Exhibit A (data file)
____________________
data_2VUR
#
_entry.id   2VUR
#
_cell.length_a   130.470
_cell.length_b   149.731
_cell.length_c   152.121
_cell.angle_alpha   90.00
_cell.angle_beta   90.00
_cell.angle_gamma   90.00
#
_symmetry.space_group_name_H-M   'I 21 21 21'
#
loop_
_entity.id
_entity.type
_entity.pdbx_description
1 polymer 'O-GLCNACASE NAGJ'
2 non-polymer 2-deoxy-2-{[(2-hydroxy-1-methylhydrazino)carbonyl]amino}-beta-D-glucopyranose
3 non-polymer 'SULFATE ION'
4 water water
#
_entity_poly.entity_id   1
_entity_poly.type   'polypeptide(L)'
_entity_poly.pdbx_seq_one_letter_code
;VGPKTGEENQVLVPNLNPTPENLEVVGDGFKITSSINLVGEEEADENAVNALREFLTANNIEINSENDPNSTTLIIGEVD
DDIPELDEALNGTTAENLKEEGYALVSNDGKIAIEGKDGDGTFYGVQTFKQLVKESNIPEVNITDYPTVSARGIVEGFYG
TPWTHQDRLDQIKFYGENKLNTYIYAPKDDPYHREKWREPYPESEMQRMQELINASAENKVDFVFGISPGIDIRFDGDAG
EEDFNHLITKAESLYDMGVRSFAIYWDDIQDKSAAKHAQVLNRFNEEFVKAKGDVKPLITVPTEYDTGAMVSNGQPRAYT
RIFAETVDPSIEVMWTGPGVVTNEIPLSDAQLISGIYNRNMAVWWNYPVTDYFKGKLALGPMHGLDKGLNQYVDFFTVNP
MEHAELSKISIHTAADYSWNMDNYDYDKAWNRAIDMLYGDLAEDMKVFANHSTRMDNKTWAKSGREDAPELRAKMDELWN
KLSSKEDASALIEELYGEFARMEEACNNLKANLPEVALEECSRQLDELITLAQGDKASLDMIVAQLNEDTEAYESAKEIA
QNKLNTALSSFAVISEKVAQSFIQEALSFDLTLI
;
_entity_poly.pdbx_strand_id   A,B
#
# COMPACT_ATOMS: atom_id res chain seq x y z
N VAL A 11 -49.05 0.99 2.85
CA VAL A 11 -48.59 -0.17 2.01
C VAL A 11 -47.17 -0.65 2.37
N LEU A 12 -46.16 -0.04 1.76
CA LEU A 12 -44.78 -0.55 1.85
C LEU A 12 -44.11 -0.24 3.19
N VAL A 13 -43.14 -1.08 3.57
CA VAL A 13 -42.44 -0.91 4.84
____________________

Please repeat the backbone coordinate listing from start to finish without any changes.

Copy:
data_2VUR
#
_entry.id   2VUR
#
_cell.length_a   130.470
_cell.length_b   149.731
_cell.length_c   152.121
_cell.angle_alpha   90.00
_cell.angle_beta   90.00
_cell.angle_gamma   90.00
#
_symmetry.space_group_name_H-M   'I 21 21 21'
#
loop_
_entity.id
_entity.type
_entity.pdbx_description
1 polymer 'O-GLCNACASE NAGJ'
2 non-polymer 2-deoxy-2-{[(2-hydroxy-1-methylhydrazino)carbonyl]amino}-beta-D-glucopyranose
3 non-polymer 'SULFATE ION'
4 water water
#
_entity_poly.entity_id   1
_entity_poly.type   'polypeptide(L)'
_entity_poly.pdbx_seq_one_letter_code
;VGPKTGEENQVLVPNLNPTPENLEVVGDGFKITSSINLVGEEEADENAVNALREFLTANNIEINSENDPNSTTLIIGEVD
DDIPELDEALNGTTAENLKEEGYALVSNDGKIAIEGKDGDGTFYGVQTFKQLVKESNIPEVNITDYPTVSARGIVEGFYG
TPWTHQDRLDQIKFYGENKLNTYIYAPKDDPYHREKWREPYPESEMQRMQELINASAENKVDFVFGISPGIDIRFDGDAG
EEDFNHLITKAESLYDMGVRSFAIYWDDIQDKSAAKHAQVLNRFNEEFVKAKGDVKPLITVPTEYDTGAMVSNGQPRAYT
RIFAETVDPSIEVMWTGPGVVTNEIPLSDAQLISGIYNRNMAVWWNYPVTDYFKGKLALGPMHGLDKGLNQYVDFFTVNP
MEHAELSKISIHTAADYSWNMDNYDYDKAWNRAIDMLYGDLAEDMKVFANHSTRMDNKTWAKSGREDAPELRAKMDELWN
KLSSKEDASALIEELYGEFARMEEACNNLKANLPEVALEECSRQLDELITLAQGDKASLDMIVAQLNEDTEAYESAKEIA
QNKLNTALSSFAVISEKVAQSFIQEALSFDLTLI
;
_entity_poly.pdbx_strand_id   A,B
#
# COMPACT_ATOMS: atom_id res chain seq x y z
N VAL A 11 -49.05 0.99 2.85
CA VAL A 11 -48.59 -0.17 2.01
C VAL A 11 -47.17 -0.65 2.37
N LEU A 12 -46.16 -0.04 1.76
CA LEU A 12 -44.78 -0.55 1.85
C LEU A 12 -44.11 -0.24 3.19
N VAL A 13 -43.14 -1.08 3.57
CA VAL A 13 -42.44 -0.91 4.84